The Book of Acts begins with Jesus telling the disciples to stay in Jerusalem as they would be “baptized with the Holy Spirit.” (Acts 1:5). And in Acts 2, this very event takes place during Pentecost as the disciples are filled with the Holy Spirit and empowered to speak in different languages.
But in between Jesus’ instruction and the Holy Spirit’s arrival, Luke narrates a somewhat unrelated event — the apostles’ replacing Judas as one of the twelve. Doesn’t that event seem a little out of place with waiting on the Holy Spirit to usher in the new church age? The very fact that it is recorded in the context of awaiting the Holy Spirit’s arrival begs the question:
Why was it so important for the apostles to fill the twelfth spot that once belonged to Judas?
Surely, they could have gone on without Judas’ spot being filled, right? Or, it seems that they had two great candidates with Justus and Matthias (Acts 1:21-23). Why choose only one? Why not let both join the ranks as an apostle? After all, later on in the Church Paul was called an apostle (Galatians 1:1), and so were Andronicus and Junia (Romans 16:7). So why be so strict with there being twelve apostles among the many disciples? Could it be that this issue had something to do with the upcoming celebration of Pentecost?
Pentecost was a special day in a Jewish context. It was an annual festival where Jews from all over the Roman world would take a pilgrimage to Jerusalem to celebrate the feast of weeks—fifty days after Passover (Exodus 34:22-23). This harvest festival would gather Jews together to praise God, party, and pray to have an abundant, new harvest. (What a perfect time for God to do something truly new with the coming of the Holy Spirit!) This festival became associated with the giving of the covenant at Sinai (Exodus 19), which will be important.
The day of Pentecost arrives. What happens at Pentecost? Let’s recount some details. The people were all assembled together (Acts 2:1, 5). The sound of rushing wind screams from heaven (Acts 2:2). And there was an appearance of fire representing God’s presence (Acts 2:3). Where do we find the same cluster of things? There really is only one other place, in Exodus 19:16-18, which is part of the narrative where Moses and the Israelites are at Mt. Sinai receiving the covenant from God to be His special “kingdom” people (Exodus 19:6).
There is a choice word, kingdom.
Remember the apostle’s question back in Acts 1:6: “Lord, are you at this time going to restore the kingdom to Israel?” The question was not unanswerable. In fact, the apostles were reconstituting themselves as the true representative Israel back when they were determined to add either Justus or Matthias. Think about the number twelve.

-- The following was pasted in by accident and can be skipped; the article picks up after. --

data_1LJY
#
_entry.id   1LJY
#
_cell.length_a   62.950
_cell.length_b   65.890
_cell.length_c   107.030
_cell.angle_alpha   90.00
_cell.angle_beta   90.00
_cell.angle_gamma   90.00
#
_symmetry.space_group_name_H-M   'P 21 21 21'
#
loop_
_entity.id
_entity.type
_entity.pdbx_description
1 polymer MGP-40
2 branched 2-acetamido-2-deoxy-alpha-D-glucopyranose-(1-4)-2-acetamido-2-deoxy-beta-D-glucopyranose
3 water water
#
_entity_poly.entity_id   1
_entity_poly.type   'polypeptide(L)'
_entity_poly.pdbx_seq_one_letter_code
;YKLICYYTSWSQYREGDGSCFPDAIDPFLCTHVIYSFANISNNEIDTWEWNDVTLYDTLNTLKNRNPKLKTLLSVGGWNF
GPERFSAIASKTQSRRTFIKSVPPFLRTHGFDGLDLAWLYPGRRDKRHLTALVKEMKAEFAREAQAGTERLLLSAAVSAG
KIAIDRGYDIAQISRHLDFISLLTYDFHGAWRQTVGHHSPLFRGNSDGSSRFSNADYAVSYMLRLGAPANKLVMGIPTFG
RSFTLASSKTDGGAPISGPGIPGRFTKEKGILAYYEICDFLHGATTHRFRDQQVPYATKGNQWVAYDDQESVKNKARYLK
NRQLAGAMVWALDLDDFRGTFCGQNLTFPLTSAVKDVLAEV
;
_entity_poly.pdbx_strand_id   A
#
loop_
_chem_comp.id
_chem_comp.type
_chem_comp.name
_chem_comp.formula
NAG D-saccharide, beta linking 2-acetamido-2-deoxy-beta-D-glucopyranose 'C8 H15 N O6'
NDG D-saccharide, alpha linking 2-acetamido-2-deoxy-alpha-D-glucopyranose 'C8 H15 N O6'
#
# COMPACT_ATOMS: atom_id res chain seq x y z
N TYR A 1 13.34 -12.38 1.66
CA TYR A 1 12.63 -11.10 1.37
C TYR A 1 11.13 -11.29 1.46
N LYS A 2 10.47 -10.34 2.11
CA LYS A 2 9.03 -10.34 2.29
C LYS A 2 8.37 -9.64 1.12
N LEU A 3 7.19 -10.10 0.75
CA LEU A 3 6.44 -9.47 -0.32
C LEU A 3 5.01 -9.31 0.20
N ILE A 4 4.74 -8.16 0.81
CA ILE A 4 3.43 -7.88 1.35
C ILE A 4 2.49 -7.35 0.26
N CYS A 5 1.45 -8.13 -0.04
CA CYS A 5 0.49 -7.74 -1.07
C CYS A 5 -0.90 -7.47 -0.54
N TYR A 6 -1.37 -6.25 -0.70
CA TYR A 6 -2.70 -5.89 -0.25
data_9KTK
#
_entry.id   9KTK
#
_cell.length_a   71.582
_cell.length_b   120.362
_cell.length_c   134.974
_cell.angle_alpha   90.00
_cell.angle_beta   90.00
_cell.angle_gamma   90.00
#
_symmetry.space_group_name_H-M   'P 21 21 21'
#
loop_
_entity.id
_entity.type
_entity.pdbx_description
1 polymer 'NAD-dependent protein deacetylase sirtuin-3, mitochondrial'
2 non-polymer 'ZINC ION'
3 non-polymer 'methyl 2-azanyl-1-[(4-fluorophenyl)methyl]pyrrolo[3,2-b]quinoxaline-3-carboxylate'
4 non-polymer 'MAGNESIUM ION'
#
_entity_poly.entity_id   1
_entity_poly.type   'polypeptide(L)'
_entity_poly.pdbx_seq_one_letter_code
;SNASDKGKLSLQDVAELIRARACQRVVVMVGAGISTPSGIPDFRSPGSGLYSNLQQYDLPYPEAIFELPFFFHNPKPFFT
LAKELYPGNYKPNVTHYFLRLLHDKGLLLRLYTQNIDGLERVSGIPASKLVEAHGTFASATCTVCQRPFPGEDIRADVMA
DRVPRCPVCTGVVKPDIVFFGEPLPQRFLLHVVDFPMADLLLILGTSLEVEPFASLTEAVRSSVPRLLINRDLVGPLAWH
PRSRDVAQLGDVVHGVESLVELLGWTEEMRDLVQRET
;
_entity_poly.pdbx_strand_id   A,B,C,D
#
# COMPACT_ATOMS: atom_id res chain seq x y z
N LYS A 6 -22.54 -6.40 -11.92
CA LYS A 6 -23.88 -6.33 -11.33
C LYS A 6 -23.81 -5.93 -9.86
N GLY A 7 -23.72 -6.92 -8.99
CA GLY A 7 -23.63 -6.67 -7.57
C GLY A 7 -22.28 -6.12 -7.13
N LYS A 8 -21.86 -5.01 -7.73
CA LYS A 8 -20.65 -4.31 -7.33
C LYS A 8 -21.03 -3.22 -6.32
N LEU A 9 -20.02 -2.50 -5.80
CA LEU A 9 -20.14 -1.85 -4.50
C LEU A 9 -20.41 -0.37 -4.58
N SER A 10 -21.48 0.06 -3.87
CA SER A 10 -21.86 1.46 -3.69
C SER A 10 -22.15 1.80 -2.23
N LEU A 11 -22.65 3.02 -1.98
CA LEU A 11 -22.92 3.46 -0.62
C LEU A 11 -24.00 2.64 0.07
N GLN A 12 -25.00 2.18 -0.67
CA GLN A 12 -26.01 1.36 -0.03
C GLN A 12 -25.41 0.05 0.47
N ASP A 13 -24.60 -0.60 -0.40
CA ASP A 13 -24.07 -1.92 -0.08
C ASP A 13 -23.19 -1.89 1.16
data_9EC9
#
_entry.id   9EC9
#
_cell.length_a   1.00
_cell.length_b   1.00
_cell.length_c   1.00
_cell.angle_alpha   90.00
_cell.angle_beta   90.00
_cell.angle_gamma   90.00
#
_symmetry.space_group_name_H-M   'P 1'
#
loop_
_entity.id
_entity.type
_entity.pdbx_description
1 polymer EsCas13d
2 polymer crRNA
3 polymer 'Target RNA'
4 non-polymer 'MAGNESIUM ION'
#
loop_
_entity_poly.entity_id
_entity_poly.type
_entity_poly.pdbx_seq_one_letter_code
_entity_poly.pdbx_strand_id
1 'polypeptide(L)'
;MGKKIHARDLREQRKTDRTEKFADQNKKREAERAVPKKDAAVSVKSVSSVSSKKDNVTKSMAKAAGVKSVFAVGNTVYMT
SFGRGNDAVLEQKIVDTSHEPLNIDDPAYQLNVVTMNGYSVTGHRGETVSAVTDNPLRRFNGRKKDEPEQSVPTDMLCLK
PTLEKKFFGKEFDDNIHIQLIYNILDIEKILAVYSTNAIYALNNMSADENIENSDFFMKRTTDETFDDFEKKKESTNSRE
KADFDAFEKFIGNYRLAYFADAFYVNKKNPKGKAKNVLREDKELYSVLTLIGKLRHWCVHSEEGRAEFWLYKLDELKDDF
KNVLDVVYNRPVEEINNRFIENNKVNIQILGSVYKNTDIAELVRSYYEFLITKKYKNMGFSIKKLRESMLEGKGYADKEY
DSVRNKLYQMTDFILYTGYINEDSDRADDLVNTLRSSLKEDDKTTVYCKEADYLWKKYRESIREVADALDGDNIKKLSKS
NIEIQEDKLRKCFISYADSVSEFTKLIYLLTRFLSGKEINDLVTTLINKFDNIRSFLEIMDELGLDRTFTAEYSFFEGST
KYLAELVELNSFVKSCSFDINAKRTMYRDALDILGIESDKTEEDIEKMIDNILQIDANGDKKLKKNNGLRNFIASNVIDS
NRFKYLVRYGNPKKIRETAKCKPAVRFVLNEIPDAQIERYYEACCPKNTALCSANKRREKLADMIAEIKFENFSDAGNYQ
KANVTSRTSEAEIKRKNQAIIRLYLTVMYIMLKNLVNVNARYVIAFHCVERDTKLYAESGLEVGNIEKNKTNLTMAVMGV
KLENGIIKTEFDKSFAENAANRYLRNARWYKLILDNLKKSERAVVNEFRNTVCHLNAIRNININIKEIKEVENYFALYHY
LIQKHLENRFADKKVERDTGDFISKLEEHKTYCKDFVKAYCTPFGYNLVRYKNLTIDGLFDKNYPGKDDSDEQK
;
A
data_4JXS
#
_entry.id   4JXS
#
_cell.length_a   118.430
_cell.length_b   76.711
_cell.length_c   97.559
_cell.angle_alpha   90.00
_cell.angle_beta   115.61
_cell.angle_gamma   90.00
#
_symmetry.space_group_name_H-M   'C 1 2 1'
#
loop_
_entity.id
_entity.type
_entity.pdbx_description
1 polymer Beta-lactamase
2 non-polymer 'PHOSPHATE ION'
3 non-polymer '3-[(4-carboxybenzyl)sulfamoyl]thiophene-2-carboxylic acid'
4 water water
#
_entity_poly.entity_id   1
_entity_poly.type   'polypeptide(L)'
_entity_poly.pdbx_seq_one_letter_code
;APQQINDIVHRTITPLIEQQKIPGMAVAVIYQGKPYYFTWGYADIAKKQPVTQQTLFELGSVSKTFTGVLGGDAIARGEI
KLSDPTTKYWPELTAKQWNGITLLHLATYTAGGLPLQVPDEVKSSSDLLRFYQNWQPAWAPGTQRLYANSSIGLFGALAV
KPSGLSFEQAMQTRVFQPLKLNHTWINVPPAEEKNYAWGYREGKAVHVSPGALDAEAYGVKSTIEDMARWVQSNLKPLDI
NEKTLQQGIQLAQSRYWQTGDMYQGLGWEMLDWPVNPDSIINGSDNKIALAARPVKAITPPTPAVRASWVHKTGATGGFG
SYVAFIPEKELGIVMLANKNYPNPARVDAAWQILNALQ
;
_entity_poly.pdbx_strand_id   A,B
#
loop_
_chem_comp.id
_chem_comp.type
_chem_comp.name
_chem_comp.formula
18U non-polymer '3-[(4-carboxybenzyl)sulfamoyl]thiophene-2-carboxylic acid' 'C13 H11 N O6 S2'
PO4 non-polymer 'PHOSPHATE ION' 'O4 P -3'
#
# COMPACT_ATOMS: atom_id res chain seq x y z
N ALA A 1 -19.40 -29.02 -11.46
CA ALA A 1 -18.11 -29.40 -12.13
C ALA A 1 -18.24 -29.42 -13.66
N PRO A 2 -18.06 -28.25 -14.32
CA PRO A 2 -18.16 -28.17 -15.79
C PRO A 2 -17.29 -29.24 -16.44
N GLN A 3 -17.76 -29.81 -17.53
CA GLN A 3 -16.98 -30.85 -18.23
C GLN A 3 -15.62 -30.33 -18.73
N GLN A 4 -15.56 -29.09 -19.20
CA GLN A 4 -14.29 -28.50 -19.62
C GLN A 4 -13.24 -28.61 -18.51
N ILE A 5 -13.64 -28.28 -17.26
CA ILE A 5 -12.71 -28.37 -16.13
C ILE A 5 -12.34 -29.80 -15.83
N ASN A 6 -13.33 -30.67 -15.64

The twelve apostles were a deliberate number chosen to represent the twelve tribes of Israel.
Evidently, by filling Judas’ spot with Matthias the apostles were preparing themselves to properly represent the true people of God. There had to be twelve to make it clear that this was a Jewish movement; it was a fulfillment of God’s promise from the days of the prophets to restore Israel to her original mission.
In other words, God’s plan all along was for Israel to play a special role in His mission. It was not that Israel would be the only nation to be invited to know God, but that Israel would be the people to announce the coming of God and His good news to the world (Isaiah 49:6; Luke 2:32; Acts 13:47; Acts 26:23).
Watch how Isaiah prophesied God’s restoration of Israel for the purpose of reaching all nations.
He says, “You will do more than restore the people of Israel to me. I will make you a light to the Gentiles, and you will bring my salvation to the ends of the earth.” – Isaiah 49:6 (NLT)
Pentecost brought Jews from all corners of the earth together where they heard the Gospel in their own language. Many even responded and received the Holy Spirit, and were filled with new hope in their hearts to share. It was a power-packed, prophetic day — one that launched the birth of the Spirit-empowered Church. Along with everything, Pentecost showcases how God keeps His promises.
God did not abandon His purpose for Israel—He fulfilled it!
For instance, He brought the Messiah through the lineage of Israel. He also brought the Holy Spirit to the Jewish believers, first. Then He commissioned the new, reconstituted Israel, under a new covenant, to go invite all people of all nations (Gentiles, that is) to know the God of Israel. This is all embodying a new vision that God had planned all along.
God’s plan of salvation was always global. But He gave the privilege and responsibility of being the first recipients and messengers of the kingdom message to a particular people in a specific geographic location.
Everything prior to Pentecost was part 1 of the story. Pentecost is forevermore commemorated as a page-turning day where God begins phase two of His plan. We are in the second half. We are living in part 2 of God’s two-part redemption story.
God has successfully held together a grand story spanning over thousands of years from Adam (to Abraham to Moses to David to Mary) to Jesus and His apostles. As we reflect on this, we are deeply encouraged that God is able to accomplish His plan for His Church, including Newbreak.
As it turns out, the story of our lives is part of something so much larger; something that powerfully began back at Pentecost!